Thanks for sharing..A while ago I spent a few days writing a long and detailed Guide To Photographing Watches. It's since been posted on several watch forums and many members seem to have found it useful so I'll post it here, too, if no-one minds and hope it helps some members here capture the beauty of their beloved timepieces.
It's designed for beginners but others may find the odd useful tip, too. It talks you though equipment, basic technique, lighting, set-up, shooting, post-processing, uploading to the net and finally posting on a forum. I hope it helps a few members get into a fun hobby and for others to stay in it and maybe even improve the photos posted daily on the forum.
A Guide To Photographing Watches
If you need to find it in the future there's a link towards the bottom of the right sidebar menu on my blog.
Yes, that's probably good advice. That said, WB is easily corrected in Photoshop or similar afterwards so it's not the end of the word if you get it wrong. Nicer to get it right first time, though.This really is a great, practical guide. I especially appreciate the fact that you don't demand high end equipment!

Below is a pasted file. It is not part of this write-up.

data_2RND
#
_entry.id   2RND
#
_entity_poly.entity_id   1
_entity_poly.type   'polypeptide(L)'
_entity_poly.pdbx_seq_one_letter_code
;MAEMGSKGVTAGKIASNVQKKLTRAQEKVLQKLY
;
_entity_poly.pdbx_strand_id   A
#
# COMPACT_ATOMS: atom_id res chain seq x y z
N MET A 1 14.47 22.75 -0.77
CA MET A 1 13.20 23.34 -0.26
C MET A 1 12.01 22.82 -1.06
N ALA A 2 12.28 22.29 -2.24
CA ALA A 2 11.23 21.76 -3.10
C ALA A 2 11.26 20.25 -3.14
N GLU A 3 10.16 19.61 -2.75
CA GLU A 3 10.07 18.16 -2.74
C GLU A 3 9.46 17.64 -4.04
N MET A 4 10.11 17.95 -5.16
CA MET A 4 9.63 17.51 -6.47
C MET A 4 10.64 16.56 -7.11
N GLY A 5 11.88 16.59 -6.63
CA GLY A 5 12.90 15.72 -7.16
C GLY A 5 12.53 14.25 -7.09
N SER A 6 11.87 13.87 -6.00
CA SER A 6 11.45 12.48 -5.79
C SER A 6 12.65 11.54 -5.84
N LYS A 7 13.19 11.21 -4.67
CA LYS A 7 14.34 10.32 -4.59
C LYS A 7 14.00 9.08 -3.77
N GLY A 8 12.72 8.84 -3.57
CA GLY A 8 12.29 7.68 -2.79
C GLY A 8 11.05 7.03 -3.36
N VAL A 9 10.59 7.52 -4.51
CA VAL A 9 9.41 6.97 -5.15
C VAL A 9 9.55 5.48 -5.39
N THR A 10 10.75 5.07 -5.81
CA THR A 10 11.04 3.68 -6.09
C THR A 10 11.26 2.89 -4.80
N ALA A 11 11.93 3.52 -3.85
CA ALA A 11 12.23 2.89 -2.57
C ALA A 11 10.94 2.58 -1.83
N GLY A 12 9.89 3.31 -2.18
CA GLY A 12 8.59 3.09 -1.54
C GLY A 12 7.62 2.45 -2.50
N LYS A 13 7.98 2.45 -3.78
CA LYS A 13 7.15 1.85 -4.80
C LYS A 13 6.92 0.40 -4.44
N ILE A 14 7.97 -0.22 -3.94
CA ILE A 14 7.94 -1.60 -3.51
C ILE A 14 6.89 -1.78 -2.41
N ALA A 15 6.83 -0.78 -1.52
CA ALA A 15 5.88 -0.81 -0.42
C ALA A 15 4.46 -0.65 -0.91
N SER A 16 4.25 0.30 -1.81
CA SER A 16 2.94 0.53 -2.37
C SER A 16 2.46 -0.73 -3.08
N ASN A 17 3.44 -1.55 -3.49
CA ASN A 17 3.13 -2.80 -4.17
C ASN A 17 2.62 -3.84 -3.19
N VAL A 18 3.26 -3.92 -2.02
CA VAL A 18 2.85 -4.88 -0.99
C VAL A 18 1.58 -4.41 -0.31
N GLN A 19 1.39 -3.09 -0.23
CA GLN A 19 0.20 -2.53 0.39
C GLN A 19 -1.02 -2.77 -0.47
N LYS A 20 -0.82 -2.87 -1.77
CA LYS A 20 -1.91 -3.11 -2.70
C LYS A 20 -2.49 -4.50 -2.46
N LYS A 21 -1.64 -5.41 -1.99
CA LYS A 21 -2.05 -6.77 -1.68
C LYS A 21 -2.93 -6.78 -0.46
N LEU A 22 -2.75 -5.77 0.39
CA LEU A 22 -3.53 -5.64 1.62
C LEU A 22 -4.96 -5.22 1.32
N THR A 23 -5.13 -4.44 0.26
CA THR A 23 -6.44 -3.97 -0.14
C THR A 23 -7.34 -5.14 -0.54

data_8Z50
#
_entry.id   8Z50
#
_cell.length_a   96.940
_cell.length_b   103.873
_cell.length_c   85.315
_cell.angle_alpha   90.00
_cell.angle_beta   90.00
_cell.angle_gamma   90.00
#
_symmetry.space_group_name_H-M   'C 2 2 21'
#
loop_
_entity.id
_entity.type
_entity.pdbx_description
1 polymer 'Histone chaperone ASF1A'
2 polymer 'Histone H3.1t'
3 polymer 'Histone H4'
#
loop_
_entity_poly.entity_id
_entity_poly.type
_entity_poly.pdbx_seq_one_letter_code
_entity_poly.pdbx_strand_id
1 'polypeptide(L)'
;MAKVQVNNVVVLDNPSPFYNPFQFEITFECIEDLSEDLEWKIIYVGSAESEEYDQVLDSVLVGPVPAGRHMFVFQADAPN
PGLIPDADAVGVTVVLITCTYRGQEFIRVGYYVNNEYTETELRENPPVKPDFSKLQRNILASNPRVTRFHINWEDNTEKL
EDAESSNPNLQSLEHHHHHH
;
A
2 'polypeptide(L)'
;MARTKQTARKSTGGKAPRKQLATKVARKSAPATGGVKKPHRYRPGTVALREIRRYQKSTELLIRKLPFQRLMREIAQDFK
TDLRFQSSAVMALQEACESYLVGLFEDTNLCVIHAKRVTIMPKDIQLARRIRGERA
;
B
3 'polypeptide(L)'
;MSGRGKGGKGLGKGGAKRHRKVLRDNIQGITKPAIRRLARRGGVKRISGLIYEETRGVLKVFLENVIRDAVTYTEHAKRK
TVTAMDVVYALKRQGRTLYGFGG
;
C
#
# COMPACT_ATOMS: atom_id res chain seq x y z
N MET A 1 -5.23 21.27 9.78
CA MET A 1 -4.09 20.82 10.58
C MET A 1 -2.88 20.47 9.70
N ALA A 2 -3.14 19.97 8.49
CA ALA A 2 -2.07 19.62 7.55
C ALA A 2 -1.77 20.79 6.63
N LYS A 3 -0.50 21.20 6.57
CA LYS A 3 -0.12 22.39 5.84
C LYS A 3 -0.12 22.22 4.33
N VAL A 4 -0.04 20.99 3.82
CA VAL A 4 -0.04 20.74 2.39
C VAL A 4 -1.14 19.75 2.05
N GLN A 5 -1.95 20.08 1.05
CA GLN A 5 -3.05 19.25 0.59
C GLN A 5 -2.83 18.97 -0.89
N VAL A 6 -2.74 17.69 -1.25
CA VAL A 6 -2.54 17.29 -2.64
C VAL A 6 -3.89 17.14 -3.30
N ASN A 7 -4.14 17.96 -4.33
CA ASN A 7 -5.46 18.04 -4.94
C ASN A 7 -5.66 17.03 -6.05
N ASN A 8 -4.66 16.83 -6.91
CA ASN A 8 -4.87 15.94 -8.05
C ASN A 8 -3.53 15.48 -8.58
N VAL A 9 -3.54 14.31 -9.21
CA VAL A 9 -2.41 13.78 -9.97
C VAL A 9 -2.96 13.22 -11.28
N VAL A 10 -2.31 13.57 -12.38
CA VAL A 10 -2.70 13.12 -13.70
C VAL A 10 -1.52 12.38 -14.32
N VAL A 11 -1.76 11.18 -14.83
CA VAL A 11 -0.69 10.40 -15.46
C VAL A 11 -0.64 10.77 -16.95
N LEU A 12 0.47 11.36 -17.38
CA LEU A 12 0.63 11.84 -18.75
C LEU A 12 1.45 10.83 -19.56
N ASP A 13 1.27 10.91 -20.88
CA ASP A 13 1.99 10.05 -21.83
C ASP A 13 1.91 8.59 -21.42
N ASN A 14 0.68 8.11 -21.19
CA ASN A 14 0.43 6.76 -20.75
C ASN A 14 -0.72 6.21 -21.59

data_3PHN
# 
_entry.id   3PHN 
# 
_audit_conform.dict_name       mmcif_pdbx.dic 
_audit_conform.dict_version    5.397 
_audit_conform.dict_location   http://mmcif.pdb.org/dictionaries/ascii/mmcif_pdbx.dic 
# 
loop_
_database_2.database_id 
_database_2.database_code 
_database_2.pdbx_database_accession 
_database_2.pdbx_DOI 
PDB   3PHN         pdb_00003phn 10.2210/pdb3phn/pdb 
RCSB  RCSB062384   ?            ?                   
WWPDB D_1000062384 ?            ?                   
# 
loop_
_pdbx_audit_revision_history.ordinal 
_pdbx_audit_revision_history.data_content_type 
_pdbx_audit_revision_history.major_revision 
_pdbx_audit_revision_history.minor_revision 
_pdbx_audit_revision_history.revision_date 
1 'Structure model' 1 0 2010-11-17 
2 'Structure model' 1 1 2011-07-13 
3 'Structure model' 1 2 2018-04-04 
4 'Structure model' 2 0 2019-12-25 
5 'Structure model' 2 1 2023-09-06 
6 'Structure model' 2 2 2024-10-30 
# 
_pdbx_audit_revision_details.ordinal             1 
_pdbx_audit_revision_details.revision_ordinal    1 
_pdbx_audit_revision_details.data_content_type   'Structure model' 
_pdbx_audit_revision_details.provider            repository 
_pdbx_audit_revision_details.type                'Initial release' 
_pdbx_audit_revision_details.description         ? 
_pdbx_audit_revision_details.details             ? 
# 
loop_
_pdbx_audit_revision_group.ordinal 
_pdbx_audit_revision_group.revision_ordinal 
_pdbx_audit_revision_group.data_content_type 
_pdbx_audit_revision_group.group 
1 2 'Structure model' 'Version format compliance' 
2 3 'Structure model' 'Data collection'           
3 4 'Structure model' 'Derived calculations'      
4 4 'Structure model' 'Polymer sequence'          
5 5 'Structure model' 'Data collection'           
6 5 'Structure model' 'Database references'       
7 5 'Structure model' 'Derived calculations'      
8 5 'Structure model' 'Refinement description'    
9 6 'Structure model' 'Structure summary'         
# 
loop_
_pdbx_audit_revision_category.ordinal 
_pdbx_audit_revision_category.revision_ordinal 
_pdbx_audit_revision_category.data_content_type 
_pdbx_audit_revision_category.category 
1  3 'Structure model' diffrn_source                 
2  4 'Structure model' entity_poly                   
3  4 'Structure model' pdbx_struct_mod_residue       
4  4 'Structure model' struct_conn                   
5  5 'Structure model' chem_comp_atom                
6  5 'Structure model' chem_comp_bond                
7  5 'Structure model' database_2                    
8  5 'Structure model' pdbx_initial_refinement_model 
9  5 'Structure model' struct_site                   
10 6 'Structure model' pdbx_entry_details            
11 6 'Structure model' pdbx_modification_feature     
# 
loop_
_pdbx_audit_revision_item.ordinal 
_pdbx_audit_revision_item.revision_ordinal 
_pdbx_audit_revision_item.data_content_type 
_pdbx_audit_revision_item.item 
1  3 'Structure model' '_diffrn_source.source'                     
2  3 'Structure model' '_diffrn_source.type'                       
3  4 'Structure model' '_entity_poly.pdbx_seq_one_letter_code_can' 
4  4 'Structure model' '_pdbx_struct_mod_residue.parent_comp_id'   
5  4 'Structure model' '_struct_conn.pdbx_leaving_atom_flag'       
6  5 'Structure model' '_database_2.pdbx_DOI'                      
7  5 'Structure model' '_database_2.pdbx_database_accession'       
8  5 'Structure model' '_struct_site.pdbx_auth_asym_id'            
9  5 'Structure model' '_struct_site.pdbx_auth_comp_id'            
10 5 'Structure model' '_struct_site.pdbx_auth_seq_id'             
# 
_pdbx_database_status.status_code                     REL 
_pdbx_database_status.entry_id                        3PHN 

One niggle is the recommendation to set white balance to auto. This probably works well in a light tent and with a Nikon camera but others don't do such a good job. I use Sony NEX cameras and their white balance is terrible. Even in a light tent I'd set white manually as the first step!
Thanks for that tip. I acutally notice that with watchmakers when they post pics. Its always 10 and 2. I will try to use it when I sell my collection.Really good read, a bit of history on me. I was a professional photographer from about twenty to my very early thirties. We had a photograph a watch assignment when I was in college. This tutorial lays out the simple and effective way to do this. One thing it leaves out is where the hands should be placed. I know this is not a hard fast rule but when I was being taught and this extended to my years as an assistant to multiple commercial photographers was that the minute and hour hands should frame the manufacturer's logo. so 10 and 2 or 2 and 10 usually. We where taught (could have been an urban myth) this was primarily started by swatch to standardize the look and make the logo a focus in the ads. We where also told 90% of the time if the hands where not correct your invoice for would not be paid and you would be ordered to re shoot the job.